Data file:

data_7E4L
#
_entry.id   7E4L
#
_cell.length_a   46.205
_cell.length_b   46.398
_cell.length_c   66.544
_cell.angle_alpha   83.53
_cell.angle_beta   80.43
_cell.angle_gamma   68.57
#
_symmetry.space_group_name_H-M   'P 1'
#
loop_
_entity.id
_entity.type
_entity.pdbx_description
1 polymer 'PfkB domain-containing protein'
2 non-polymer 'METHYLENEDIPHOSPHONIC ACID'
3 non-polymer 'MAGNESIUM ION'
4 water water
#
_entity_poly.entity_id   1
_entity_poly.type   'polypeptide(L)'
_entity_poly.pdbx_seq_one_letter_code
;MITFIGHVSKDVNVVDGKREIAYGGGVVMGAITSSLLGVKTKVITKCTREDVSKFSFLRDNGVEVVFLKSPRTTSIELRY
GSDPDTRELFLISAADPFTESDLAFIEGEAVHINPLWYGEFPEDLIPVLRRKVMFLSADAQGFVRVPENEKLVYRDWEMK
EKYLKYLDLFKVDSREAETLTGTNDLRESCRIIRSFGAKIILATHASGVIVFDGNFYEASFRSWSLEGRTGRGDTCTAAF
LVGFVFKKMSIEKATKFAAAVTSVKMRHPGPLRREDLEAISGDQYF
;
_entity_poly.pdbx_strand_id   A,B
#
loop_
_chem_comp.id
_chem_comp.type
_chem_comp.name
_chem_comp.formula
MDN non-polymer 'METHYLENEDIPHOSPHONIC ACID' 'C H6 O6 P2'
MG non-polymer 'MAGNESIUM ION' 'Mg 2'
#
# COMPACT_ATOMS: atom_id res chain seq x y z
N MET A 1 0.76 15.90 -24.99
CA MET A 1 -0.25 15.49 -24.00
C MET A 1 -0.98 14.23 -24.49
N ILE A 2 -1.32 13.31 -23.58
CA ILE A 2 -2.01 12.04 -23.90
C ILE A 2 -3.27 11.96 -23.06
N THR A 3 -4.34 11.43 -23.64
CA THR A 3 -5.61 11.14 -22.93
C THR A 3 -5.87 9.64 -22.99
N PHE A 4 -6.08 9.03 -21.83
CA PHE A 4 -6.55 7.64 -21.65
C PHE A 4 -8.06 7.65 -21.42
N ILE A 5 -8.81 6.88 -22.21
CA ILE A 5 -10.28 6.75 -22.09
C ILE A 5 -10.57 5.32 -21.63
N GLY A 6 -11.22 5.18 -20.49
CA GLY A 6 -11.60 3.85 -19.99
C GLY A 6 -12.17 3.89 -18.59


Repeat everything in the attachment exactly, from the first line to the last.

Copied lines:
data_7E4L
#
_entry.id   7E4L
#
_cell.length_a   46.205
_cell.length_b   46.398
_cell.length_c   66.544
_cell.angle_alpha   83.53
_cell.angle_beta   80.43
_cell.angle_gamma   68.57
#
_symmetry.space_group_name_H-M   'P 1'
#
loop_
_entity.id
_entity.type
_entity.pdbx_description
1 polymer 'PfkB domain-containing protein'
2 non-polymer 'METHYLENEDIPHOSPHONIC ACID'
3 non-polymer 'MAGNESIUM ION'
4 water water
#
_entity_poly.entity_id   1
_entity_poly.type   'polypeptide(L)'
_entity_poly.pdbx_seq_one_letter_code
;MITFIGHVSKDVNVVDGKREIAYGGGVVMGAITSSLLGVKTKVITKCTREDVSKFSFLRDNGVEVVFLKSPRTTSIELRY
GSDPDTRELFLISAADPFTESDLAFIEGEAVHINPLWYGEFPEDLIPVLRRKVMFLSADAQGFVRVPENEKLVYRDWEMK
EKYLKYLDLFKVDSREAETLTGTNDLRESCRIIRSFGAKIILATHASGVIVFDGNFYEASFRSWSLEGRTGRGDTCTAAF
LVGFVFKKMSIEKATKFAAAVTSVKMRHPGPLRREDLEAISGDQYF
;
_entity_poly.pdbx_strand_id   A,B
#
loop_
_chem_comp.id
_chem_comp.type
_chem_comp.name
_chem_comp.formula
MDN non-polymer 'METHYLENEDIPHOSPHONIC ACID' 'C H6 O6 P2'
MG non-polymer 'MAGNESIUM ION' 'Mg 2'
#
# COMPACT_ATOMS: atom_id res chain seq x y z
N MET A 1 0.76 15.90 -24.99
CA MET A 1 -0.25 15.49 -24.00
C MET A 1 -0.98 14.23 -24.49
N ILE A 2 -1.32 13.31 -23.58
CA ILE A 2 -2.01 12.04 -23.90
C ILE A 2 -3.27 11.96 -23.06
N THR A 3 -4.34 11.43 -23.64
CA THR A 3 -5.61 11.14 -22.93
C THR A 3 -5.87 9.64 -22.99
N PHE A 4 -6.08 9.03 -21.83
CA PHE A 4 -6.55 7.64 -21.65
C PHE A 4 -8.06 7.65 -21.42
N ILE A 5 -8.81 6.88 -22.21
CA ILE A 5 -10.28 6.75 -22.09
C ILE A 5 -10.57 5.32 -21.63
N GLY A 6 -11.22 5.18 -20.49
CA GLY A 6 -11.60 3.85 -19.99
C GLY A 6 -12.17 3.89 -18.59